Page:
A European Commission proposal will simplify registration processes and reduce formalities associated with moving automobiles throughout the EU. This means that not just citizens, but also their vehicles will be given the green light to easily travel between Member States.
Stringent requirements are in place to ensure the safety of pressure equipment. Nevertheless, due to inconsistencies and loopholes in the existing rules, potentially harmful and non-compliant products have managed to find their way into the marketplace, leading to a loss of trust among consumers. The European Commission has proposed a set of common principles which will guarantee safer products and simplify the internal market, thus making life easier for European businesses.
A recent report shows that the European Commission’s 2009 initiative to harmonise chargers for mobile phones is yielding results. Thanks to the agreement, which was reached with mobile phone manufacturers through a Memorandum of Understanding (MoU), the vast majority of new devices placed on the market today support a compatible charger based on Micro-USB technology. Unfortunately, the MoU expired at the end of 2012. But in an interview with Enterprise & Industry Magazine, European Commission Vice-President Antonio Tajani explains that the Commission’s ambition to harmonise chargers has no expiration date.
Although we enjoy the free movement of goods in the internal market, more than 15 000 national technical regulations can make it difficult for enterprises to sell their products – from bicycles to foodstuffs – in other Member States. However, there is a preventive tool which enables enterprises to anticipate the creation of such barriers to trade: the notification procedure under Directive 98/34/EC, which requires new technical regulations to be put on hold before being adopted in order to avoid obstacles to trade.
For almost 30 years, products have been circulating freely in Europe based on the simple condition that producers can guarantee their products (e.g., hair dryers, toys, smartphones, TVs, washing machines, etc.) are safe. One of the ways in which this is achieved is to have the products tested and certified against the ’essential requirements’ of the applicable legislation by the bodies listed in the database called NANDO. These organisations provide conformity assessment services both inside and outside the EU, and thus protect Europe’s citizens and businesses.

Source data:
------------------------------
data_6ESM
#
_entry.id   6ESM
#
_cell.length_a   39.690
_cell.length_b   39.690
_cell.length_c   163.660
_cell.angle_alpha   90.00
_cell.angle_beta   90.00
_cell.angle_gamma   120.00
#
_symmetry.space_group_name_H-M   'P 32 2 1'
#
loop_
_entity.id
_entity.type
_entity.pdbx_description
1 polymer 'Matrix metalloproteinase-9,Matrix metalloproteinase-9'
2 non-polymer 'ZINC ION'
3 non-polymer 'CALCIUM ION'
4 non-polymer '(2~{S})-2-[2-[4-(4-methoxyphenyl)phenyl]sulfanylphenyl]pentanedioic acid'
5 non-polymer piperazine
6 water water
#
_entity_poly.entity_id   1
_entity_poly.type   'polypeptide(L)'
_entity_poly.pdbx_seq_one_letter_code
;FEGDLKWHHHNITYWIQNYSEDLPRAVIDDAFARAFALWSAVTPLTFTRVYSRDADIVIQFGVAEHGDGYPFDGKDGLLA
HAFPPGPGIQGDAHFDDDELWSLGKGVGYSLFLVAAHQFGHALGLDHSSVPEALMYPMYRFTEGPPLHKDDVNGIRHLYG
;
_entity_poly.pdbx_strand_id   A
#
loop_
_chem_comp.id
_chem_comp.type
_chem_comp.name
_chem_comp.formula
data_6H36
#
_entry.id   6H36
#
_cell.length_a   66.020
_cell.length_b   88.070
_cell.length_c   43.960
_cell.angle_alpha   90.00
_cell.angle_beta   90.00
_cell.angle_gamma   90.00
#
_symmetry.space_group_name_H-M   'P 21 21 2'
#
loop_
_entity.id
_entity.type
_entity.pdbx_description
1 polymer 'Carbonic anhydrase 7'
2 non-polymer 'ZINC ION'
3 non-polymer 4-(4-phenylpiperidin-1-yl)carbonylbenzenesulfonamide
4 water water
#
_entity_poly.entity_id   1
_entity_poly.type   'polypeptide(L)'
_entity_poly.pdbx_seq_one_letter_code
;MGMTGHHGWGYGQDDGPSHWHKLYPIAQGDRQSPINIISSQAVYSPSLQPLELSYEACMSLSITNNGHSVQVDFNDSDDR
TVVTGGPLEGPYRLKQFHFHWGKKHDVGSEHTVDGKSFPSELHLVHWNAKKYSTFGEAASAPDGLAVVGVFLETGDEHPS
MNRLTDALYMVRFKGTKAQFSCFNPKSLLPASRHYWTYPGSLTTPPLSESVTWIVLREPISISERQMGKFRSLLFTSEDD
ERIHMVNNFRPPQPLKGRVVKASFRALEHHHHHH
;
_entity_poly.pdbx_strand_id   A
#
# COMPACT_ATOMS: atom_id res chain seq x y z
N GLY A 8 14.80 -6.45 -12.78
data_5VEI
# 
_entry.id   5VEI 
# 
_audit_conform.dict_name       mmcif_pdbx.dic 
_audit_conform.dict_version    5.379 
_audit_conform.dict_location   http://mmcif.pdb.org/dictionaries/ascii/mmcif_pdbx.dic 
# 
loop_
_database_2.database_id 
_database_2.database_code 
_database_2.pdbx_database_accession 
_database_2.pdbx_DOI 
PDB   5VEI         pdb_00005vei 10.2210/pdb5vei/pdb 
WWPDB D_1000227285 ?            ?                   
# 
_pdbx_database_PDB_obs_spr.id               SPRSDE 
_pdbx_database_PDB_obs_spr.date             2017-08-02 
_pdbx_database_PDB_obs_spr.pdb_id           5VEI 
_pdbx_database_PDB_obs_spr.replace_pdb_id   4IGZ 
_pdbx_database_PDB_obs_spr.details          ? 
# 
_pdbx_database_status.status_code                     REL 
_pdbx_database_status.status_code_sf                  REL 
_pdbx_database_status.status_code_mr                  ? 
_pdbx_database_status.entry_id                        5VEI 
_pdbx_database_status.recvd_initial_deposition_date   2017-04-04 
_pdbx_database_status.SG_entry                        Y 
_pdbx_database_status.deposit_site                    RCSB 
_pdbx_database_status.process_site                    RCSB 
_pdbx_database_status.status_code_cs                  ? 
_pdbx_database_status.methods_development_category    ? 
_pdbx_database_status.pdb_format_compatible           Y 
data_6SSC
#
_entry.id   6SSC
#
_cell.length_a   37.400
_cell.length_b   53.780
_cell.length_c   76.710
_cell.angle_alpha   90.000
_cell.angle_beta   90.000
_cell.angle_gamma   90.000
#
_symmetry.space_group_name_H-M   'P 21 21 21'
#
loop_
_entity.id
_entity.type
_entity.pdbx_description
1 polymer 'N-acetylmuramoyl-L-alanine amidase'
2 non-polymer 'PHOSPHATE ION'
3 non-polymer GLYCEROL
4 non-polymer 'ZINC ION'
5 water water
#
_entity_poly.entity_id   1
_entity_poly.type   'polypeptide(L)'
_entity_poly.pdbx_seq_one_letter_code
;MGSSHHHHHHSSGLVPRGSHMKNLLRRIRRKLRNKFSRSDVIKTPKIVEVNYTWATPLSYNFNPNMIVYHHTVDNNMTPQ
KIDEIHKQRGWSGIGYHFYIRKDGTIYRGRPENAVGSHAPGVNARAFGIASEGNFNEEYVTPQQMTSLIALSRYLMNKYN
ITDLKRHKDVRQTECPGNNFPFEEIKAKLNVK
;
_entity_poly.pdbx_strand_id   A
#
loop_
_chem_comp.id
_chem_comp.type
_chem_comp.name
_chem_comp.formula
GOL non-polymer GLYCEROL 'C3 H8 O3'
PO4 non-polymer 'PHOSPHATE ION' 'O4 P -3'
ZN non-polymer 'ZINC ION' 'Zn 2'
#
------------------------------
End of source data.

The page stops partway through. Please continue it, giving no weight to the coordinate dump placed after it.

European standards are integral to the internal market: They erase the confusion and inefficiency caused by divergent national standards and allow Member States to compete on a level playing field. In order to strengthen European standards, the European Commission welcomes small and medium-sized enterprises to offer their ideas and insights.
Effective market surveillance ensures that the rules of Europe’s Single Market are respected. This is vital for knowledge-intensive EU sectors, such as machinery, which must compete against low-cost – and sometimes low-quality – manufacturers. This was the subject of a recent conference, which also saw the launch of a Common Industry Platform for Market Surveillance.
By outlining clear requirements for goods and services, standards help protect consumers, create new and larger markets and boost innovation. The European Commission has put forward proposals to modernise the European standardisation system to meet the challenges of our ever faster changing world, thus contributing to the objectives of smart, sustainable and inclusive growth.
The Single Market is one of Europe’s key achievements, but it needs to be further strengthened in some areas so as to fully deploy its potential as creator of growth and jobs. In the field of registration of vehicles previously registered in another Member State, for example, the lack of harmonisation continues to act as a barrier to the free movement of goods, thus resulting in administrative burden for both businesses and citizens. With a view to addressing this issue, the European Commission recently launched a public consultation in order to get those most affected involved in finding a solution.
European consumers will soon have the convenience of a single charger for mobile phones produced by major manufacturers, thanks to new standards promoted by the European Commission. This agreement, involving 14 phone makers, will also benefit the environment by cutting waste.
The single market is a key driver of growth and jobs, but it needs timely and effective implementation of relevant legislation in order to function smoothly. As guardian of the EU Treaties, the European Commission monitors the application of EU law and investigates any infringements committed, so as to ensure that citizens and businesses can fully enjoy the benefits of the Union's basic principles, such as the free movement of goods.
The European Commission has launched an information campaign and a new website that explain the role and meaning of the CE marking both to consumers and professionals. It also provides a comprehensive step-by-step guide for professionals to how this familiar marking works and is implemented.